Trust Pilot
Head Office (London)
Watford Office
Borehamwood Office
Central London Office

Police stations & Courts

We represent clients from the initial investigation stages through to Police Stations and Courts. Please see description of individual departments.

At Lloyds PR Solicitors we believe that preparation of a client’s case should begin at the earliest stage possible.  Our police station representatives are experienced lawyers. We take the time to carefully review the case against our client and will advise tactically, before, after and during the interview.

If the case progresses to a charge or postal requisition, we will expertly represent clients at the Magistrates’ Court and the Crown Court stages.

If clients are released pending further investigation, we will frequently contact the officer in the case to ensure we are kept up to date with any developments.  

At Lloyds PR Solicitors we pride ourselves on client care and ensuring that our clients are constantly informed on any updates on their cases.


Once charges are authorised, all criminal cases begin at the Magistrates’ Court. 

If the offence you have committed is a summary only offence, like shoplifting, you will have a trial in the magistrates Court.  We have a dedicated Magistrates Court team who will work hard to ensure that you instruction are taken and you that your case well prepared.  We will also ensure that you are represented by an experience advocate at court.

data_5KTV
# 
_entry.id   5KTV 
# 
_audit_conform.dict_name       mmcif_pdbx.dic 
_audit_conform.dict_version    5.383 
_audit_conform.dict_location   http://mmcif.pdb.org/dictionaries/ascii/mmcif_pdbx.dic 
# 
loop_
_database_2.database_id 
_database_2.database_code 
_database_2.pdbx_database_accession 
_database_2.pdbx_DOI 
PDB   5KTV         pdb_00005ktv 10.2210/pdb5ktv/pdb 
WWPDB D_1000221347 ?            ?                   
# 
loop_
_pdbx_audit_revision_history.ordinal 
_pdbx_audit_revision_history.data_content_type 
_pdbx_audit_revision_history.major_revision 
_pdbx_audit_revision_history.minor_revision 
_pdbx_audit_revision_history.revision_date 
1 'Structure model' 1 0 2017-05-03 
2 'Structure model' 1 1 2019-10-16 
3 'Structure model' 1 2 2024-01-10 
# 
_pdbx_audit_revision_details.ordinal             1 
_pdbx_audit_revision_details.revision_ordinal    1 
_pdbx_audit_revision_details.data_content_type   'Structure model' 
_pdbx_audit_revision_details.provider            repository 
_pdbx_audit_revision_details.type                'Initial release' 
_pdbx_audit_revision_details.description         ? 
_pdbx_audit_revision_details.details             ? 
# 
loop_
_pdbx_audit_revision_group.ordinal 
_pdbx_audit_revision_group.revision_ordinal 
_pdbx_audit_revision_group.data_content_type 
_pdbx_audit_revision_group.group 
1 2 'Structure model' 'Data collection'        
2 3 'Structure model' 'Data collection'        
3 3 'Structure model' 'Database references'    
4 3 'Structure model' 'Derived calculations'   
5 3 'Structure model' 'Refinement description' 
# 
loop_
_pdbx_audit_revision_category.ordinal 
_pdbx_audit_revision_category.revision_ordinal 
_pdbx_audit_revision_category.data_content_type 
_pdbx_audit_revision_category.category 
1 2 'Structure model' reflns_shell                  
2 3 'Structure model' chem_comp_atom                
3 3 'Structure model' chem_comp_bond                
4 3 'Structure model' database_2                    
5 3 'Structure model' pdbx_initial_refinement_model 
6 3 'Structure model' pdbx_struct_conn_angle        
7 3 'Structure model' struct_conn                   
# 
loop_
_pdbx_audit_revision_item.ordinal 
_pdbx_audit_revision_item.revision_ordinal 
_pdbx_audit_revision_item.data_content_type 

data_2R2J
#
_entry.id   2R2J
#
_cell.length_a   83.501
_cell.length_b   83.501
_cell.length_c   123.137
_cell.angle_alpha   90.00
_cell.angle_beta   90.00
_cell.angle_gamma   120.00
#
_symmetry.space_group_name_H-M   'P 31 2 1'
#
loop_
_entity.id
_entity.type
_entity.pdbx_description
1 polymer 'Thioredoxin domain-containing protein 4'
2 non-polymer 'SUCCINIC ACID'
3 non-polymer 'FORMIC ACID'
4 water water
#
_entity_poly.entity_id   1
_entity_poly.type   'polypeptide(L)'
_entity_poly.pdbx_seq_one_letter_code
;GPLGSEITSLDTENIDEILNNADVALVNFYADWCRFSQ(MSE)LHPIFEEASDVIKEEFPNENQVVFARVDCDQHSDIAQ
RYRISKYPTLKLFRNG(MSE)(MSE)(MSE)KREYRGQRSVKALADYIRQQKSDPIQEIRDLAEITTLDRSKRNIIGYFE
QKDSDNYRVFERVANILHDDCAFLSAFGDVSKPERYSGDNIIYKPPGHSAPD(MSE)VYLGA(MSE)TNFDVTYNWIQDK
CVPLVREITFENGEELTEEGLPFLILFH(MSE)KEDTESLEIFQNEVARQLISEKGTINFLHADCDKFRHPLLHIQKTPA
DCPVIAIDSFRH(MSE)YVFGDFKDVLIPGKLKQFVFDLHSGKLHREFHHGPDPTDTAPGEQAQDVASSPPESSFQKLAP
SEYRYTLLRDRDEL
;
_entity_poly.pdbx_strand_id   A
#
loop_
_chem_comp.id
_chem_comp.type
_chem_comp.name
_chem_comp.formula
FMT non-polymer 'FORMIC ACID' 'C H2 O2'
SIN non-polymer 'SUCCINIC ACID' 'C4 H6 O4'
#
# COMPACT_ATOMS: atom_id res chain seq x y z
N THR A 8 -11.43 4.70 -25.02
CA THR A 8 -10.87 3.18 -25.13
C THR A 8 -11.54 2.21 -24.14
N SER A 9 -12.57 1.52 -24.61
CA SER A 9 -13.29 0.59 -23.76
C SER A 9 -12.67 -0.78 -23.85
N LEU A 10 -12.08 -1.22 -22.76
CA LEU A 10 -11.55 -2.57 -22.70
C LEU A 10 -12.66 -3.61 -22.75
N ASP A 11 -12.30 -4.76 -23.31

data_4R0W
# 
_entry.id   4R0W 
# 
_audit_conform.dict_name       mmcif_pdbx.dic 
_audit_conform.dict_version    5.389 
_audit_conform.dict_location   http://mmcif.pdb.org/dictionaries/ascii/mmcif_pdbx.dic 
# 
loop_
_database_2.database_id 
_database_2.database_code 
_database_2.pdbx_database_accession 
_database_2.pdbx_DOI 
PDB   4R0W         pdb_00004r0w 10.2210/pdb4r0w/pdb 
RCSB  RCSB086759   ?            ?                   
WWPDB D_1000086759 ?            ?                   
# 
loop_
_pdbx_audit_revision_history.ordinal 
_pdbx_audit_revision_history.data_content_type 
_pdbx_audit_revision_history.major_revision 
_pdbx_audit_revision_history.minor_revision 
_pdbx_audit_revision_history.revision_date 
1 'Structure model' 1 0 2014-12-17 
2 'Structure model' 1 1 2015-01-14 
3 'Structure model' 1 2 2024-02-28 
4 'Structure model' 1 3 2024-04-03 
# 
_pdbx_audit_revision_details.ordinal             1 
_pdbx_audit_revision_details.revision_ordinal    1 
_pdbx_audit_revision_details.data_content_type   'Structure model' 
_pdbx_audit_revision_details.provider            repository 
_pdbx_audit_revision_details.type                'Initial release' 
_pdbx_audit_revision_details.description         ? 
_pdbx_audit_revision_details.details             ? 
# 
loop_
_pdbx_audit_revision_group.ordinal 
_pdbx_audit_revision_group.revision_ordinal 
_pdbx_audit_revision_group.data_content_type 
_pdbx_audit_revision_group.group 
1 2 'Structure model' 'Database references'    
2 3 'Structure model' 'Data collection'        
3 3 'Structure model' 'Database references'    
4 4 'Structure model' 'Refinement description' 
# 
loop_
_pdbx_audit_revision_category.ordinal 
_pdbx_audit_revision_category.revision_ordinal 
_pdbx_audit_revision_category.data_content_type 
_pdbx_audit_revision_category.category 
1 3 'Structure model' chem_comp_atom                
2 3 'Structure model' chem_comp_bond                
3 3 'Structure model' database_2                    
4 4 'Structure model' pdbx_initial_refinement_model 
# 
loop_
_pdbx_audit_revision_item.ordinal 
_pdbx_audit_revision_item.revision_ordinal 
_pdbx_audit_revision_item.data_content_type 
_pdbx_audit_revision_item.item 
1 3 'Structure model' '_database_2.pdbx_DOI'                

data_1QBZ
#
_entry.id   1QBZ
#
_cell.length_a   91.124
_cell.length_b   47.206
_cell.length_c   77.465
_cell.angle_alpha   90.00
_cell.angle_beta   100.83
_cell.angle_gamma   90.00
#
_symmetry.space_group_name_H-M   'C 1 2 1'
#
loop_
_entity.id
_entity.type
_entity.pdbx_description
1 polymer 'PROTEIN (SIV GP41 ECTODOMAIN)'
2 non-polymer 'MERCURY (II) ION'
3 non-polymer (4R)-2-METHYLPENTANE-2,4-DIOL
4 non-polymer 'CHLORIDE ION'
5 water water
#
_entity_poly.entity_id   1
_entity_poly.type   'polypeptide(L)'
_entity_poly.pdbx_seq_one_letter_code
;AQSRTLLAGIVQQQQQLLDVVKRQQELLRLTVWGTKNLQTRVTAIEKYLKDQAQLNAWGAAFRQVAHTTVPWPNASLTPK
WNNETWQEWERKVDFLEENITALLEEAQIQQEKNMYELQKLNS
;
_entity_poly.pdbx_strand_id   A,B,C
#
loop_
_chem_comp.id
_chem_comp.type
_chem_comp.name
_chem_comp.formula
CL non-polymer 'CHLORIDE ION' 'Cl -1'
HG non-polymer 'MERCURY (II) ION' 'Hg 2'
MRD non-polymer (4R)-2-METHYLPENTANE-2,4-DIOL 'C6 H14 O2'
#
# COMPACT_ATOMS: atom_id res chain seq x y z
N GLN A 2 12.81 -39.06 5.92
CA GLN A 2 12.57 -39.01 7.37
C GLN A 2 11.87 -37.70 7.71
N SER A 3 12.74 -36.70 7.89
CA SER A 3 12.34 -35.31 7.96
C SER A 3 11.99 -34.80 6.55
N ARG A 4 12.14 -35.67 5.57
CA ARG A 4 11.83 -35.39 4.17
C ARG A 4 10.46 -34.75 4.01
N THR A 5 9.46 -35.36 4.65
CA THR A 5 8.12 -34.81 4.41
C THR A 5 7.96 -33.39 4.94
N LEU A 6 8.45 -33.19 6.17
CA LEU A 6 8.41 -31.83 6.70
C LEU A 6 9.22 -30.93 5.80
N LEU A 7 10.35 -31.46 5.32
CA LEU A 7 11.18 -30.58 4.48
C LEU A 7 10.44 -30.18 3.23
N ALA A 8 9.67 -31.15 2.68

If you are charged with an either way offence, like theft, you may elect the Crown Court for a trial.  We will advise you fully on the merits and demerits of any decision.  Many of our clients prefer to elect the Crown Court because they prefer to have a Jury in their case whilst others prefer to have a trial in the Magistrate’s Court because the pace at which things happen is much quicker.  

At every instance we will look at the individual aspects of each case and advise you on the best course of action.

There are also cases which could be tried in the Magistrate’s Court but for which the Court believes they have insufficient sentencing powers.  In these cases your matter will be sent to the Crown Court.

Similarly, there are cases of such severity, like murder and rape, which can only be dealt with in the Crown Courts.  Please review our Crown Court section for more information on how we deal with these types of cases.

Crown Court cases are tried by a jury or if the defendant is sentences, then it is dealt with by a Recorder or a Honourable Judge.

If your case is sent to the Crown Court, your case will be allocated to a specific lawyer with expertise in your area of crime. 

At Lloyds PR Solicitors we have an experienced Crown Court department and you would be supported at all stages of the case.

We will take detailed instructions from you, prepare you case to the best of our ability, keep you updated at every stage and instruct a Barrister to represent you in Court. 

We also undertake appeal from the Magistrates’ Court to the Crown Court.

The Court of Appeal is the second highest court of the UK. Its decisions bind all courts, bar the Supreme Court.